How much should they charge?  Honestly? I don’t know that either.  My favorite site for buying hatching eggs asks different prices for different breeds, different prices if you’re asking for an assortment, and different process for heritage or heirloom birds (these are birds who come from pure bred, non-hatchery stock).  All the variables make all different prices.

For example:

This does NOT include the price for shipping and handling or tax.

I had a breeder friend whom I know from FB sell me 14 eggs for $40. They were not all the same breed, and some were very rare breeds.  I personally think I got a fairly good deal.

Okay, now… before I start rambling and going off on tangents… how about you, dear readers?

Do you sell eggs? For eating or hatching or both?  Do you charge more for the hatching eggs?  Or just give them away like I do?

Do you have (or think there should be) different criteria for what makes an egg a ‘hatching egg’?

Or, if you’re tuning in from somewhere in Europe, are you still trying to wrap your mind around the fact that we wash our eggs and put them in the refrigerator?

I’m curious, and as I’ve shared my rambling thoughts with you, I’m hoping you’ll share yours with me.

6 thoughts on “Hatching versus Eating 

  1. I never have enough eggs to sell, although I do give some away to special friends. We can’t have roosters in the city, so our eggs aren’t fertile. Many people are surprised that chickens don’t need a rooster to lay eggs. I’m surprised that they’re surprised. I saw a price of $1 an egg–that is $1 for each egg–up in Sonoma, CA. If you wanted “pastured chickens– hens running free on grass and eating bugs–those were $2.50 PER egg. Yikes! Who can afford to live in Sonoma? So I am no help on your questions.

    Liked by 1 person

  2. We sell ours fresh, washed and refigerated for $3 a dozen. We have a rooster so they are potentially fertile. I always fear that I let some fertile eggs slip by to our customers that have already started to develop….nobody wants to Crack an egg open and see a half developed chick. We have a mix backyard flock so selling our eggs for hatching hasn’t really come up since most people want specific breeds for showing and we can only give mixed breed eggs.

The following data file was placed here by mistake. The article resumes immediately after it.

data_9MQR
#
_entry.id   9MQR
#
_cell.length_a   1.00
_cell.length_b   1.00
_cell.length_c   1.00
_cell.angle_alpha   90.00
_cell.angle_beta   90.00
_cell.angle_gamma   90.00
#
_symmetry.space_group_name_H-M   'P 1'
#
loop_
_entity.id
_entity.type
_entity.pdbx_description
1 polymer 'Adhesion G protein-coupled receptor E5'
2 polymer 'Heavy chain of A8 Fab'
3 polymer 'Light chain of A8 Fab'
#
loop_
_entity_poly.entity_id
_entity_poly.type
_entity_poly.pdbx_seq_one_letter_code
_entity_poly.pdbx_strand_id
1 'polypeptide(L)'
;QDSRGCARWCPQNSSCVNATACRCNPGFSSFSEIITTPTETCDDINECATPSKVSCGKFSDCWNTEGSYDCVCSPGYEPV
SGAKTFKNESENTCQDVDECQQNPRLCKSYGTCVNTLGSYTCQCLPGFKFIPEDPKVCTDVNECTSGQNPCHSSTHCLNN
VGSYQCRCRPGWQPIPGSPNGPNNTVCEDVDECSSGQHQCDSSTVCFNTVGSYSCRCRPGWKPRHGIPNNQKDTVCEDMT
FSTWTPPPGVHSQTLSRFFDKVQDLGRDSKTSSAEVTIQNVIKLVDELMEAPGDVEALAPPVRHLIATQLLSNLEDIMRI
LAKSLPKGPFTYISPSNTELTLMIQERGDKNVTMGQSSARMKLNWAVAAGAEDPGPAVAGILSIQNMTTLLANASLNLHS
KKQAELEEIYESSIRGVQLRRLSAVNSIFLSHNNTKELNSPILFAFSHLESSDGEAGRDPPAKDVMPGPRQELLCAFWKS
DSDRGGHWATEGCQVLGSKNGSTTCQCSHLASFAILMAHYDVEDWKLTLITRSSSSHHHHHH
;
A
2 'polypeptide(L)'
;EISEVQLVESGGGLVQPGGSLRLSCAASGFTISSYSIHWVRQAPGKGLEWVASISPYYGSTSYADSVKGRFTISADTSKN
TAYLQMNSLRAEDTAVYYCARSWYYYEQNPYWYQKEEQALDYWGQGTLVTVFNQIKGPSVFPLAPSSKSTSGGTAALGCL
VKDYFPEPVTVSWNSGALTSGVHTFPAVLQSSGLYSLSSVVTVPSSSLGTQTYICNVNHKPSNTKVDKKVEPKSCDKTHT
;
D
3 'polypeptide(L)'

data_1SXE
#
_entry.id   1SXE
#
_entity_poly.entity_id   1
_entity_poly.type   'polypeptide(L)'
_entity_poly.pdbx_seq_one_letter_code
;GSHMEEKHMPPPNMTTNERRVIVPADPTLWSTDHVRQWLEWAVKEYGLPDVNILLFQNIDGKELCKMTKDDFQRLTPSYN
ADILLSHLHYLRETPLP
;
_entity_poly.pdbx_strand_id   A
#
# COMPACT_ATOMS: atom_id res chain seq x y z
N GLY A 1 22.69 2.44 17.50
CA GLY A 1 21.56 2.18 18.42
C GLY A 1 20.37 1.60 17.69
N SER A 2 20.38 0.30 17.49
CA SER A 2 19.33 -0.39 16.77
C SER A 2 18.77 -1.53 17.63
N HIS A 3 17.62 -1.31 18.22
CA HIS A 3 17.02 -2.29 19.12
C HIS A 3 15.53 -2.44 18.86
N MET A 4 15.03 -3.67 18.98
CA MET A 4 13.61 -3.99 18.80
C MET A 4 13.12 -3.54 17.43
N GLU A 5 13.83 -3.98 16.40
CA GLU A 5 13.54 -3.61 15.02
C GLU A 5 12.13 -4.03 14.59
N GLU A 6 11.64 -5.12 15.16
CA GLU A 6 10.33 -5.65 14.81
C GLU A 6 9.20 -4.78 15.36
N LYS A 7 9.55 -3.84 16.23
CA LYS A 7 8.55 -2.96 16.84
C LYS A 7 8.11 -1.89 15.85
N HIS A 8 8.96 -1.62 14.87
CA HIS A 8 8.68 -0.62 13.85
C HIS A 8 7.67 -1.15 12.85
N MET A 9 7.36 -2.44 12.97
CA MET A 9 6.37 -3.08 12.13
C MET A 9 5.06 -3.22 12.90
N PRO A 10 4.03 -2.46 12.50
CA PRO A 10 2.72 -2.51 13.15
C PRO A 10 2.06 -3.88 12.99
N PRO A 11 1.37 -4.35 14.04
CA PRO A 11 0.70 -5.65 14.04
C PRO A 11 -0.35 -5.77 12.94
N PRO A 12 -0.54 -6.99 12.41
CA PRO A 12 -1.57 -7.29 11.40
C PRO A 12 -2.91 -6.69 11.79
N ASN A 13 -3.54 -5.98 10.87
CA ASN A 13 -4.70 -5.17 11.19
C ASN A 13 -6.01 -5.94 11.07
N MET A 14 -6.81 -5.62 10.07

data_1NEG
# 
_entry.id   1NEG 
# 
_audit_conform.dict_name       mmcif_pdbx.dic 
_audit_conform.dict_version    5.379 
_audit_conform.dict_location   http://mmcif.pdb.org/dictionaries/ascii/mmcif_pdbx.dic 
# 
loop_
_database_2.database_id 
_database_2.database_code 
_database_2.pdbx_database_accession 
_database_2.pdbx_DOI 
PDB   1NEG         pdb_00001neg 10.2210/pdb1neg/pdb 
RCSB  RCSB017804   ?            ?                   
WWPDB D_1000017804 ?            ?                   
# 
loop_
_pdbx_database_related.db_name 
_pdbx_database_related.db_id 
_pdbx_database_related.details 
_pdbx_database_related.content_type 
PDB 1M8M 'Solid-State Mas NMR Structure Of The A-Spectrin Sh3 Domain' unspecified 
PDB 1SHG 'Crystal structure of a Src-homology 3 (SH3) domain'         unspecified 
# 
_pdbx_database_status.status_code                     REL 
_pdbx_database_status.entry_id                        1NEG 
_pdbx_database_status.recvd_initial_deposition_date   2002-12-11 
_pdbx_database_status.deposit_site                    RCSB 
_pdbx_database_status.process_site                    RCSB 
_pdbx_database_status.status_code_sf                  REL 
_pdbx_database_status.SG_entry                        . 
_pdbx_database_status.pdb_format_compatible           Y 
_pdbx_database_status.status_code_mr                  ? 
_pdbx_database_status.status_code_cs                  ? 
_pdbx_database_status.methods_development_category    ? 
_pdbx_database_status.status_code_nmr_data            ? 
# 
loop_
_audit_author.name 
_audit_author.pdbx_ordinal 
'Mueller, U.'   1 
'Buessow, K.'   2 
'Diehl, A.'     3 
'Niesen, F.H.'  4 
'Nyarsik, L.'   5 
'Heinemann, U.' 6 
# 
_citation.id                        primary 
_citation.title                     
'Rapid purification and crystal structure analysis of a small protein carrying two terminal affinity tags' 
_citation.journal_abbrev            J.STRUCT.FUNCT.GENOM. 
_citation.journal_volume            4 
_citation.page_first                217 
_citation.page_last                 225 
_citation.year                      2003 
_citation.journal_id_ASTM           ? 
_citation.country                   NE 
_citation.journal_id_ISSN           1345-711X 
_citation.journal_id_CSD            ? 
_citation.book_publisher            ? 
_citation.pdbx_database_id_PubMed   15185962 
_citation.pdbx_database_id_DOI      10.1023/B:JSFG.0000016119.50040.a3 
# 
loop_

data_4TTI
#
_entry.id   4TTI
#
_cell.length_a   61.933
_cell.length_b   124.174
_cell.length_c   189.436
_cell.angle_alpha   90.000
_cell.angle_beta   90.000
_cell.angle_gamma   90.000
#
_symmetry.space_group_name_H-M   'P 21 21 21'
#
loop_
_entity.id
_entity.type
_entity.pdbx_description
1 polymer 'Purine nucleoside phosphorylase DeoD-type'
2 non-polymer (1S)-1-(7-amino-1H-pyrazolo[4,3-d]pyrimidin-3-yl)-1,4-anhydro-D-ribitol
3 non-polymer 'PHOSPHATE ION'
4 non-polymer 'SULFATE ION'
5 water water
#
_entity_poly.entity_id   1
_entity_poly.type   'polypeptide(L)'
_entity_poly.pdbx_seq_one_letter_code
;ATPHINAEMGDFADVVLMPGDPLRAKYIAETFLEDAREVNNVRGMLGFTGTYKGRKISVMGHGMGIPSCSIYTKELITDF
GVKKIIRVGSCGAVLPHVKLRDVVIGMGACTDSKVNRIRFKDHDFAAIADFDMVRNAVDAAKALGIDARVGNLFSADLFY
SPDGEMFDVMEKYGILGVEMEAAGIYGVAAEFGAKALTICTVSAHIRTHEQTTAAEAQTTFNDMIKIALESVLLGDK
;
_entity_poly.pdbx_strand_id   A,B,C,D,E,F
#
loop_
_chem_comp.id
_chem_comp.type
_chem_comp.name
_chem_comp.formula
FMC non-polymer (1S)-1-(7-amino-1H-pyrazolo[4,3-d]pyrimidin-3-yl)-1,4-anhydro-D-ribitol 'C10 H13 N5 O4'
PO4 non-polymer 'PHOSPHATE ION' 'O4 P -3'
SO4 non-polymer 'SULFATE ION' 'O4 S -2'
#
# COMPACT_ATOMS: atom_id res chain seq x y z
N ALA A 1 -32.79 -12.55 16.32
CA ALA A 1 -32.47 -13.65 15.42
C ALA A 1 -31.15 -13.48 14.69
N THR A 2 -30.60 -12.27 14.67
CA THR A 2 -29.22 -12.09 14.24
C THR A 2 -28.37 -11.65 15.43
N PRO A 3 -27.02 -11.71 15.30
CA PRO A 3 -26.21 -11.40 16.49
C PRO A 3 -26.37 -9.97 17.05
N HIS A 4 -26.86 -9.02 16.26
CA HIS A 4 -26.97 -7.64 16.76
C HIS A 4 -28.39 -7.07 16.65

Liked by 1 person

    • Yeah, most people do want specific breeds. I like adding more breeds to my flock because I actually want to see what different combinations of ‘barnyard mix’ will look like. I haven’t sold hatching eggs yet. I did give some away to a friend with a broody who would stop being broody, just to give her something to do. B

      Liked by 1 person

    • I’d also add. We sell ours for $2 a dozen. I don’t make a profit off it, in all honestly, I unless I wanted to break down the cost of similar eggs in the store and do the math for how many eggs we use as a family versus store bought prices. Then,I suspect we break even. I should probably charge more, but there are so many people selling eggs in our area that it’s easy to find someone selling in the$2-$4 range. My price is fair, if I want customers.

      Liked by 1 person

      • Yeah I tried to sell ours for $2/dozen but when I started selling we had an egg shortage up in our area and people were paying over $3 for store bought eggs,people insisted on paying us $3 for fresh eggs and it stuck. We don’t make money on it either. We basically break even with bedding and feed

        Liked by 1 person